She tried to carry on with her life and education as best she could, returning to Sudan to continue her education, but it took an emotional toll on her. “He asked me to hide our sexual difficulties, and I did. During the year that followed, he only communicated with me to send me money. When I graduated and went to live with him, we lived in a separate room. There was no sexual or emotional connection between us. This ruined me emotionally.” 

Sarah started to suspect that he was indeed gay during their time living together. She said, “I noticed that he video chatted for long hours at night, and I once saw him take a picture of his erect penis. That was the first time I saw his penis erect. I decided to eavesdrop on his calls. I discovered that he was in love with a man, and that this man used to live with him before we got married.”

Sarah confronted him, initially by bringing up LGBTQ related topics in front of him and making clear that she supported the cause to make him feel comfortable, but this didn’t help.  Once, she asked him why he didn’t desire her, and he replied rudely, “Because you’re ugly, fat, filthy, and you look like a man.” Sarah was dealt yet another blow after trying to open the conversation. They started fighting, and the fight turned violent. The police were summoned to intervene, and they separated soon after.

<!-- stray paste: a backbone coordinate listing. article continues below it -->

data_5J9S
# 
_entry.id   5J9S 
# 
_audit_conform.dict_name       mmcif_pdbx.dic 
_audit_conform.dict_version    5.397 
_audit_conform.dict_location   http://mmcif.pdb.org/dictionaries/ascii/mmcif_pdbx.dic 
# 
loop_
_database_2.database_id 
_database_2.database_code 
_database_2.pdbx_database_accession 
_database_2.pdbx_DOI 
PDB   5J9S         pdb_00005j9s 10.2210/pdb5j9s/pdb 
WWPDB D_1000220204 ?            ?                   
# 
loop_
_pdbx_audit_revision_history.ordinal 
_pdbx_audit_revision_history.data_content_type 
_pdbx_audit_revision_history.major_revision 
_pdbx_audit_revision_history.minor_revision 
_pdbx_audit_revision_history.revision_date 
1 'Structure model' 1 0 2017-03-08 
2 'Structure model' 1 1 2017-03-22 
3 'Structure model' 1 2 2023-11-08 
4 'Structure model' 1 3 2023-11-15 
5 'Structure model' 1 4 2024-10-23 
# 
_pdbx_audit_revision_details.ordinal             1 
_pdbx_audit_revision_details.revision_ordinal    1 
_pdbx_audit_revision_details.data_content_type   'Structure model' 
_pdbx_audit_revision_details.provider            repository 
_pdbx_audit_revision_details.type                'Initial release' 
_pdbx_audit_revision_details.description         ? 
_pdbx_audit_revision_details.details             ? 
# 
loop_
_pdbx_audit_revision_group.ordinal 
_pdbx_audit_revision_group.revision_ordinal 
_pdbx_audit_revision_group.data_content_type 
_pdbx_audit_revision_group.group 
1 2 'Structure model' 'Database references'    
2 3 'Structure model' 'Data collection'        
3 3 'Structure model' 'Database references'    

Sarah discovered that her husband’s family, who had insisted that she marry him and had done their utmost to convince her to do so, had lied to her. They had told her that they had sent him abroad to study, when in fact, they had kicked him out of the house. They had told her that he was pursuing a PhD, when in fact he hadn’t even graduated from high school. The marriage had been to cover up his sexual orientation, which they had known about since he was 17, and they had been relying on the hope that a woman could change his sexuality.